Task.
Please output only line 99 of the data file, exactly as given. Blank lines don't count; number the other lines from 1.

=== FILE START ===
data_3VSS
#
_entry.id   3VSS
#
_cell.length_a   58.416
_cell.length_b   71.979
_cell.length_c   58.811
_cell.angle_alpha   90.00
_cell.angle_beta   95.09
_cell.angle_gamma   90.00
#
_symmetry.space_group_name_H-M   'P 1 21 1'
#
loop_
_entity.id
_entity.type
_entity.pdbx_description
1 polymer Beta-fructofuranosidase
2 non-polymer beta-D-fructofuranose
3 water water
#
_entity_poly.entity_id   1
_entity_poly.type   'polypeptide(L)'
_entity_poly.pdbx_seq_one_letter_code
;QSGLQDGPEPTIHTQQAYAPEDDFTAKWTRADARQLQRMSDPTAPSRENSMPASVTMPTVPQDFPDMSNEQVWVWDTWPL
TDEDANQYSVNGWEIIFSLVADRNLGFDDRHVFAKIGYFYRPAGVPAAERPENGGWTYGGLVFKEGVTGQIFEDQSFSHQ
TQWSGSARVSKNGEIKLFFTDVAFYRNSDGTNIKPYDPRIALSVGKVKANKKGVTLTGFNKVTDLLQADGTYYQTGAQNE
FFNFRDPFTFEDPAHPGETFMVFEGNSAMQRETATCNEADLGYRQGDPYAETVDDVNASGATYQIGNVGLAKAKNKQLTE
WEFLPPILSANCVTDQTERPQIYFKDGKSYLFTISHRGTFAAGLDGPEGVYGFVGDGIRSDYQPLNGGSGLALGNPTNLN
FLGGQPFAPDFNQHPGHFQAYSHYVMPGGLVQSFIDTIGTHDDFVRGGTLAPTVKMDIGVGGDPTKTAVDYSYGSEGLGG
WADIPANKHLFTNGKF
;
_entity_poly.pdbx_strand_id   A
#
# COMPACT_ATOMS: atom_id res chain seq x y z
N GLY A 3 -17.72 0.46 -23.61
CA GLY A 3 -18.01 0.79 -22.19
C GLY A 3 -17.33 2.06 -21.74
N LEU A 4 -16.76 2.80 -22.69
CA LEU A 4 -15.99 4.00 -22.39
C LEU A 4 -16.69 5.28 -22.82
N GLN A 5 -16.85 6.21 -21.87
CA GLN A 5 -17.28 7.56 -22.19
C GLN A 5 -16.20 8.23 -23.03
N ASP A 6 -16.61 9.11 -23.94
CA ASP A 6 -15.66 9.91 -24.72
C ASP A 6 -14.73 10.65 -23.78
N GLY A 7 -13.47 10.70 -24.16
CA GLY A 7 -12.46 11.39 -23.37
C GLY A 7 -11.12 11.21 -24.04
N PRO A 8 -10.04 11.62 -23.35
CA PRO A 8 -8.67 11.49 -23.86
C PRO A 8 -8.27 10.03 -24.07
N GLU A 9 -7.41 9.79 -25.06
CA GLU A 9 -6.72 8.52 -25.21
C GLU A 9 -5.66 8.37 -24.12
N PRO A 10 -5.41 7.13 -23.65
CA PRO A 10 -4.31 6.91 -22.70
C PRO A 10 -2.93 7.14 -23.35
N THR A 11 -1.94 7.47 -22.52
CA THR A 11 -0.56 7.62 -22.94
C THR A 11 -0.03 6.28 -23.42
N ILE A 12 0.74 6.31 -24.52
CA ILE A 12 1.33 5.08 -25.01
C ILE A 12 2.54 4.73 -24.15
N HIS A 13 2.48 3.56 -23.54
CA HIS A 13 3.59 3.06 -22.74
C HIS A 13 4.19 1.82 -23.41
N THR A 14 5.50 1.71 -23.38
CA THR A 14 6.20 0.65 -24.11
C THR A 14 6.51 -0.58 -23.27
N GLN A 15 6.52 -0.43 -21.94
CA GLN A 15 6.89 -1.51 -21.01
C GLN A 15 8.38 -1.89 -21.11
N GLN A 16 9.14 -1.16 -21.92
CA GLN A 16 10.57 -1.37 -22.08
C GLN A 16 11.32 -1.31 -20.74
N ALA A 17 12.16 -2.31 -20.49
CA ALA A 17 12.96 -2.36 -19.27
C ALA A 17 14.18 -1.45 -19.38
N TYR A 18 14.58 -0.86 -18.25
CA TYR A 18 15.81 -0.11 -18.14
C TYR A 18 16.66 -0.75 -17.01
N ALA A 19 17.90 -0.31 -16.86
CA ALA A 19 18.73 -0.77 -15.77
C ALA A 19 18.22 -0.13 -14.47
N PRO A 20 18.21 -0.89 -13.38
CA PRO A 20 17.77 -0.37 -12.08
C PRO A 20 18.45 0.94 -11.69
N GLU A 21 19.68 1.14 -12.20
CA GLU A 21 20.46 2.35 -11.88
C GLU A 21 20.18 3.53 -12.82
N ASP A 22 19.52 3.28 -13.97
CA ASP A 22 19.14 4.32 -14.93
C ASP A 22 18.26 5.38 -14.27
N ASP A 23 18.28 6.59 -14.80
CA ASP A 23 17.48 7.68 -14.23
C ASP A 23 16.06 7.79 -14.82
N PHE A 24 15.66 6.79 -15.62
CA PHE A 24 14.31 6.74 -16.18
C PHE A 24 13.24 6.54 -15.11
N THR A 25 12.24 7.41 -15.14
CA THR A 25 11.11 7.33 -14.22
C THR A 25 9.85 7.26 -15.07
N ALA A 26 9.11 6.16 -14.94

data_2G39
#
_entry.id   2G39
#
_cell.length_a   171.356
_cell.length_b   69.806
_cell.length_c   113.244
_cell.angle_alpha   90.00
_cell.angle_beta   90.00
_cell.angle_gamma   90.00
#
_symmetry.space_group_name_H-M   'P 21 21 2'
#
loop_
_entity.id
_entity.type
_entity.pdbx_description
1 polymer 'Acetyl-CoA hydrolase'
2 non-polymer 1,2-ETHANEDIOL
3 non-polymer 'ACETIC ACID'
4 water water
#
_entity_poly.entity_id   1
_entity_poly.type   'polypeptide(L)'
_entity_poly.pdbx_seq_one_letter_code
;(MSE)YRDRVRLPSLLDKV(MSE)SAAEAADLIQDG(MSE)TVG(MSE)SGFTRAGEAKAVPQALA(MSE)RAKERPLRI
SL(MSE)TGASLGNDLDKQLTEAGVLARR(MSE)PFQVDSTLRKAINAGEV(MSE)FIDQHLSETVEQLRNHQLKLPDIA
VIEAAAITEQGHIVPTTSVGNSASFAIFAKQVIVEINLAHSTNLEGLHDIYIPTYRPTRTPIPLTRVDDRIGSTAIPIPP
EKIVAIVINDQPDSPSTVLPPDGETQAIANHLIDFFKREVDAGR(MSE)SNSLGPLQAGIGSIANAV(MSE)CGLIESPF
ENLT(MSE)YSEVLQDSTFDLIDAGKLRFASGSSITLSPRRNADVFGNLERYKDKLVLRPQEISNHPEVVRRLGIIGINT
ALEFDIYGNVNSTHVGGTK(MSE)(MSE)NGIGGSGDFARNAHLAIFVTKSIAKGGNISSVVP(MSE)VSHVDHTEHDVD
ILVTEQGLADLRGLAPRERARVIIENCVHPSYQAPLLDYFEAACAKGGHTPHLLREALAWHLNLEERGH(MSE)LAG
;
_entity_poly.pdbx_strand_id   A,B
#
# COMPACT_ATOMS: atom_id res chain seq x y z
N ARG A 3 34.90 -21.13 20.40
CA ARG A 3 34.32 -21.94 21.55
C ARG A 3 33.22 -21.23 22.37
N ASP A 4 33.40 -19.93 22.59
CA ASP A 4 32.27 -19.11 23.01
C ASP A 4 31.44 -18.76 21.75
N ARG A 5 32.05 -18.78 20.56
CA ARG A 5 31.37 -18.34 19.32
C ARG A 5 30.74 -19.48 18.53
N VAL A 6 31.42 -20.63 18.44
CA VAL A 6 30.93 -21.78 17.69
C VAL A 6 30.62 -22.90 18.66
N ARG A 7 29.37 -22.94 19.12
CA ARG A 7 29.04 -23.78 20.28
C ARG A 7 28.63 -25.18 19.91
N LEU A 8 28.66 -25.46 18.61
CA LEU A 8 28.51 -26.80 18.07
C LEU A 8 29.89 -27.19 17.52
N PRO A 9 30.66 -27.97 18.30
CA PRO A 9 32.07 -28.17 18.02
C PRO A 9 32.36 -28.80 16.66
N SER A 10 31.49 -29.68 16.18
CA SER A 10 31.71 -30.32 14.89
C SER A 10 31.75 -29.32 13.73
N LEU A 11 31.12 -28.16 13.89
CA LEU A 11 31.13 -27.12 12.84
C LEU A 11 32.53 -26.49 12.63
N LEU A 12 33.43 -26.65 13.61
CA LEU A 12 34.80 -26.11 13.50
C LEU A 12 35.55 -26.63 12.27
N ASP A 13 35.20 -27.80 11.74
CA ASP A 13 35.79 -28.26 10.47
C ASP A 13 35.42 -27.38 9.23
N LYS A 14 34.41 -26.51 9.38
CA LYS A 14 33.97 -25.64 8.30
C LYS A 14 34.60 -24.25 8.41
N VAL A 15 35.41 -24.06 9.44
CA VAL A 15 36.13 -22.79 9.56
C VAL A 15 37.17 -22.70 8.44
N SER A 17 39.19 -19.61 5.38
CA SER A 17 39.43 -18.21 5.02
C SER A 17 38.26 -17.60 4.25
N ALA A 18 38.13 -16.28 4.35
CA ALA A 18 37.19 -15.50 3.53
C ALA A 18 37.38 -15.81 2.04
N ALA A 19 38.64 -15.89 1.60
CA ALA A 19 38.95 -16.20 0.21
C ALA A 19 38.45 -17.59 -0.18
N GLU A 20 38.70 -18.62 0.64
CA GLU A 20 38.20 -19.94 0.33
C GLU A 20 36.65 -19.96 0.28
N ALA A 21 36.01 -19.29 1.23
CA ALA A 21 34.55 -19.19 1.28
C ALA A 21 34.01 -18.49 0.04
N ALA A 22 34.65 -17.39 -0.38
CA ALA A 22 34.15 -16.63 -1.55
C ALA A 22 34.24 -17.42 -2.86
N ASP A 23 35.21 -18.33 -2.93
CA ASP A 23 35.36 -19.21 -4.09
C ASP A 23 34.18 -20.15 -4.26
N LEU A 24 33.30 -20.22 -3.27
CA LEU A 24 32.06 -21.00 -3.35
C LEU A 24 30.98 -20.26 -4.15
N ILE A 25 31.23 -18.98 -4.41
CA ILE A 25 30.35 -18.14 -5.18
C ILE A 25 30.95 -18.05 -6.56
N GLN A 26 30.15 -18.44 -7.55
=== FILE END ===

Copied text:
N PHE A 24 15.66 6.79 -15.62